So for me, I had two unsubsidized, three subsidized, and one subsidized loans undergrad. (It gets complicated, because there was only four accounts, but six loans.) I paid off the unsubsidized loans first, because they accrued the most interest and start the day you borrow.

Your goal is to get rid of the unsubsidized loans as fast as possible, or it'll accrue and compound interest and get you. After that, I worked on paying off the subsidized loans in order of the highest to lowest interest first; that's why, even though I only had $650 in undergrad loans, I didn't pay it off. It only accrued 2% interest generally; so, it was my lowest priority to pay off.

Just make sure you plan your work and work your plan. Upon reflecting more about it, I could have saved $1,000 to $2,000 in not paying interest had I created a better plan right from the time I started law school. But at the time, you get worked to death at law school; so, I didn't have time to sit down and create a good plan.

Don't make that mistake. Have a workable and clever plan, and it really will save you money and get you out of debt faster.

(7) Finally, give to charity. Whenever I made a profit, which was almost never, but some times happened, I tithed 10% back to charity or a religious institution.

Some people abhor this idea. I can say that it teaches you self-discipline and gives you a joy in giving. I also believe in one of the verses in Psalms, 27:35 to be specific: "I was young and now I am old, yet I have never seen the righteous forsaken or their children begging bread."

That's it. That's how I did it. Hope it helps you. 

Thursday, July 20, 2017

Killer Bees, Cocaine Leaves, and an Accident in the Amazon Jungle

The morning sun in the Amazon Jungle.
The wakes are created by dolphin breaches.
At four in the morning, a slight breeze chilled me and woke me up, while we were sleeping on a beach of the Amazon Jungle. I couldn't get back to sleep, and was wide awake when dawn came. At dawn, I heard all the morning birds call and the splashes of the dolphins nearby. The transition between night and day and day and night becomes one enormous changing of the guard in the jungle, and this is the most dangerous period of time for prey, because the predators know that the prey are looking for a place to rest and roost. Hence, for this reason, my cat Jeh Pan is most active at dusk and dawn too.

At sunrise, my guide comes out of his boat. We both watch the river dolphins playing nearby and breaching the water. He makes me a coffee. There's no milk and it's instant. So, it's not that good, but it'll have to do.

Driving our boat through the Amazon.
Jose asks me what I want for lunch. I tell him, "Arroz con pato. (Rice with duck.)" I tell him I know have to pay extra for it, but it's a dish Peru is known for. And I've been craving duck for awhile now. I also missed my Blue Mountain coffee and my mom's cooking.

This morning, my guide wants to learn more Korean. He brings out a book and asks me phrases. He writes them down. I wonder to myself how much he fancied this Korean girl that was on his tour. I also don't think he'll learn these phrases well.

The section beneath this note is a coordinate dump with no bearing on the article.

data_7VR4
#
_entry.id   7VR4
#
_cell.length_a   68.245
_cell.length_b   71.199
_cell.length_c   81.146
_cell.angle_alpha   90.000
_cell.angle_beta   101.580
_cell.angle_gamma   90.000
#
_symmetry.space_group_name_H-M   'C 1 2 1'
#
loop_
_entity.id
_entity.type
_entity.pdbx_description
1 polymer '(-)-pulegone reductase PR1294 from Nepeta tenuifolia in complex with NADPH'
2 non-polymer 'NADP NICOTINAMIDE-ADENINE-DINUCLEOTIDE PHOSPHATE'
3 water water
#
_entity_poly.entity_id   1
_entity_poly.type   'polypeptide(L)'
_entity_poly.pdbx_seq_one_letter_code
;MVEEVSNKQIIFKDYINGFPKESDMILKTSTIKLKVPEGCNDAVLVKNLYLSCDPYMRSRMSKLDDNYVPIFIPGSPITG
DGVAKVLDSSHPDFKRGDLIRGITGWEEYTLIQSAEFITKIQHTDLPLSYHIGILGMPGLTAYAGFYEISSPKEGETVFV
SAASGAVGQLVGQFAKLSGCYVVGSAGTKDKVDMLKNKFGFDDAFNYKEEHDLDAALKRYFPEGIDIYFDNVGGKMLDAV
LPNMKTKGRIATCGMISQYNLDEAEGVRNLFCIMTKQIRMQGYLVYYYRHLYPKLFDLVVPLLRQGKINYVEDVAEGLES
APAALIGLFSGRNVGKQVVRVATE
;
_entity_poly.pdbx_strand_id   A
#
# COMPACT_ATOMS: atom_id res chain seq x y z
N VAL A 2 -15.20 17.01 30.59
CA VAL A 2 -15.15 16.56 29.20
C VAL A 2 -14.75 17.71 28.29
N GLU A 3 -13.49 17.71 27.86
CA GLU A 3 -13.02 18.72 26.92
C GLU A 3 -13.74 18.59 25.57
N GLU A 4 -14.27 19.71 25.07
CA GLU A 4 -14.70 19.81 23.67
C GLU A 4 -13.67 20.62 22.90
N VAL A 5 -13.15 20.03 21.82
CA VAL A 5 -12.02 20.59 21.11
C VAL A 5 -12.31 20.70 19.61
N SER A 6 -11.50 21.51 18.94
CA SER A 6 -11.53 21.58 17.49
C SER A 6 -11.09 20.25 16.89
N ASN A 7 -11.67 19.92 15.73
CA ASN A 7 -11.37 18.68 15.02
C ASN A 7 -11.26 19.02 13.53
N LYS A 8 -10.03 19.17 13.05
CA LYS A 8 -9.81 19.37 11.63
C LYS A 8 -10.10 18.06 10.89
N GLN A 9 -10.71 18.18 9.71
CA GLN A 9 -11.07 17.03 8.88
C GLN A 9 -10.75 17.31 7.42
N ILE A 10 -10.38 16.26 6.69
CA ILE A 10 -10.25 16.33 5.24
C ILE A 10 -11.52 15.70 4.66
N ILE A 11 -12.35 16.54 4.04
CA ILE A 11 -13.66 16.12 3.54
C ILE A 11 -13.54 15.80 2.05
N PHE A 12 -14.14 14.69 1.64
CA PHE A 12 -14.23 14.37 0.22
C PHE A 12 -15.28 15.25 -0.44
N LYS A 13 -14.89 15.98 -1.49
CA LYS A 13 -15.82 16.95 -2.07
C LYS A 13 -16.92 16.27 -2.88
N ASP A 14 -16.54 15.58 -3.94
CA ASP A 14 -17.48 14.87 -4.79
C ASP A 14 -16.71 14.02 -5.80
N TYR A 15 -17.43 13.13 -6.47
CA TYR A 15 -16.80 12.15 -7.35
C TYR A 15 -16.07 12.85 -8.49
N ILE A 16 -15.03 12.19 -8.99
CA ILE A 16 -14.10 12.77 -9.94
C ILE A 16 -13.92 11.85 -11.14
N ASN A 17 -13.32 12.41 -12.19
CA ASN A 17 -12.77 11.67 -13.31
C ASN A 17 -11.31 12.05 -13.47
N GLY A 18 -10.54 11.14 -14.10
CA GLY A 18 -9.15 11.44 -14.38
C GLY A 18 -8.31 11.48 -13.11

When I was in Belize, on a small key island in the sun, in the summer of 2011, I remember that the host of my hostel was in love with this Korean girl that had stayed there. He liked this girl so much, all he could do was talk about her. He asked me about Korean culture. And, to Skype with her, he'd shut down all of the internet, so the guests couldn't use it. He really fancied her.

My brother always said the world is falling in love with Koreans, because they're the best looking and smartest of the Asian race. He said that Yellow Fever was spreading across the world. I just laughed at hearing it all. But, certainly, my guide might have caught some of this epidemic.

After drinking my coffee, we were driving back to Nauta, the largest town in the area. I slept on the boat, mainly, even though there were birds and dolphins. I was tired, because I woke up early. I felt bad for doing so, because my guide was doing all the work. And even though I had paid him for his time and services, I still did not like lording the fact that I could sleep, while he worked. But I still slept, because I was tired.

We arrived in the local village where 60 people lived. A teenage boy who spotted me was shirtless and put his shirt on immediately. All the villagers stared at me, which I do not know if I liked or should not like. My guide appeared to know everyone in the village.
Looks like my Buenos Aires Tetra at home.

He asked the boy for a fishing pole. Then he dug up some worms and took them with him to go fishing.

My guide went fishing in a local stream and fished out a number of tropical fish. I wish I could bring them home, but this is not the end of my journey. So, I cannot.

After dropping them back into the stream, we hike into the jungle again, but not very far. In a secret location, he shows me a secret stash of cocaine trees growing.

I ask him, "Who owns them?"

"He's dead."

"Who was he?"

"An old man."

Picture of a cocaine tree, found in a hidden location.
We strip some leaves and chew on them. I told him, "We need lemon for the full effect."